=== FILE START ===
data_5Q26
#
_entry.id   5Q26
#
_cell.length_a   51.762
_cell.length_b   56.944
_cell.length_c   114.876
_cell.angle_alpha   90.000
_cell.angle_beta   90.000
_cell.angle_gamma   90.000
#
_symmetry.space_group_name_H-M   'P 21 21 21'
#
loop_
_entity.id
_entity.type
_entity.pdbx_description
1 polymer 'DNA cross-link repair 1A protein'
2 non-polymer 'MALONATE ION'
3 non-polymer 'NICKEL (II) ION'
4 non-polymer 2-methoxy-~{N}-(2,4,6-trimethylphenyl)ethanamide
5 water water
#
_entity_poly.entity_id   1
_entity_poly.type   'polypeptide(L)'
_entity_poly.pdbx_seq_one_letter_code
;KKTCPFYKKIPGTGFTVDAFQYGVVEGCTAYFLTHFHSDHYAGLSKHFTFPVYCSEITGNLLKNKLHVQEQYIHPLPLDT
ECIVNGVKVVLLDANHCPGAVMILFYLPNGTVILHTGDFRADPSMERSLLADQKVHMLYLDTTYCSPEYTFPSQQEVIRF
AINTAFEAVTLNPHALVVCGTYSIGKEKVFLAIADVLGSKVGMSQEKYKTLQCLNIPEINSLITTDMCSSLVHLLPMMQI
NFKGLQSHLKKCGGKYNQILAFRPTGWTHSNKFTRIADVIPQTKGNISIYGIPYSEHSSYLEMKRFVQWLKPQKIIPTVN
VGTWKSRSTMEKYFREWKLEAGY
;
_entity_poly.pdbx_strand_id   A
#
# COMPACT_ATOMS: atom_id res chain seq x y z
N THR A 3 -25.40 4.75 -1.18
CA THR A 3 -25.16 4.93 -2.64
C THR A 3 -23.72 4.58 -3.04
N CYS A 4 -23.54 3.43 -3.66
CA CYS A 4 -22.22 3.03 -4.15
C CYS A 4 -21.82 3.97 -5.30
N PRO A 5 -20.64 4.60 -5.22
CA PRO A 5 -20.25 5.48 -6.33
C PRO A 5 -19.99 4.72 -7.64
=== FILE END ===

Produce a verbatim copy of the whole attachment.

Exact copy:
data_5Q26
#
_entry.id   5Q26
#
_cell.length_a   51.762
_cell.length_b   56.944
_cell.length_c   114.876
_cell.angle_alpha   90.000
_cell.angle_beta   90.000
_cell.angle_gamma   90.000
#
_symmetry.space_group_name_H-M   'P 21 21 21'
#
loop_
_entity.id
_entity.type
_entity.pdbx_description
1 polymer 'DNA cross-link repair 1A protein'
2 non-polymer 'MALONATE ION'
3 non-polymer 'NICKEL (II) ION'
4 non-polymer 2-methoxy-~{N}-(2,4,6-trimethylphenyl)ethanamide
5 water water
#
_entity_poly.entity_id   1
_entity_poly.type   'polypeptide(L)'
_entity_poly.pdbx_seq_one_letter_code
;KKTCPFYKKIPGTGFTVDAFQYGVVEGCTAYFLTHFHSDHYAGLSKHFTFPVYCSEITGNLLKNKLHVQEQYIHPLPLDT
ECIVNGVKVVLLDANHCPGAVMILFYLPNGTVILHTGDFRADPSMERSLLADQKVHMLYLDTTYCSPEYTFPSQQEVIRF
AINTAFEAVTLNPHALVVCGTYSIGKEKVFLAIADVLGSKVGMSQEKYKTLQCLNIPEINSLITTDMCSSLVHLLPMMQI
NFKGLQSHLKKCGGKYNQILAFRPTGWTHSNKFTRIADVIPQTKGNISIYGIPYSEHSSYLEMKRFVQWLKPQKIIPTVN
VGTWKSRSTMEKYFREWKLEAGY
;
_entity_poly.pdbx_strand_id   A
#
# COMPACT_ATOMS: atom_id res chain seq x y z
N THR A 3 -25.40 4.75 -1.18
CA THR A 3 -25.16 4.93 -2.64
C THR A 3 -23.72 4.58 -3.04
N CYS A 4 -23.54 3.43 -3.66
CA CYS A 4 -22.22 3.03 -4.15
C CYS A 4 -21.82 3.97 -5.30
N PRO A 5 -20.64 4.60 -5.22
CA PRO A 5 -20.25 5.48 -6.33
C PRO A 5 -19.99 4.72 -7.64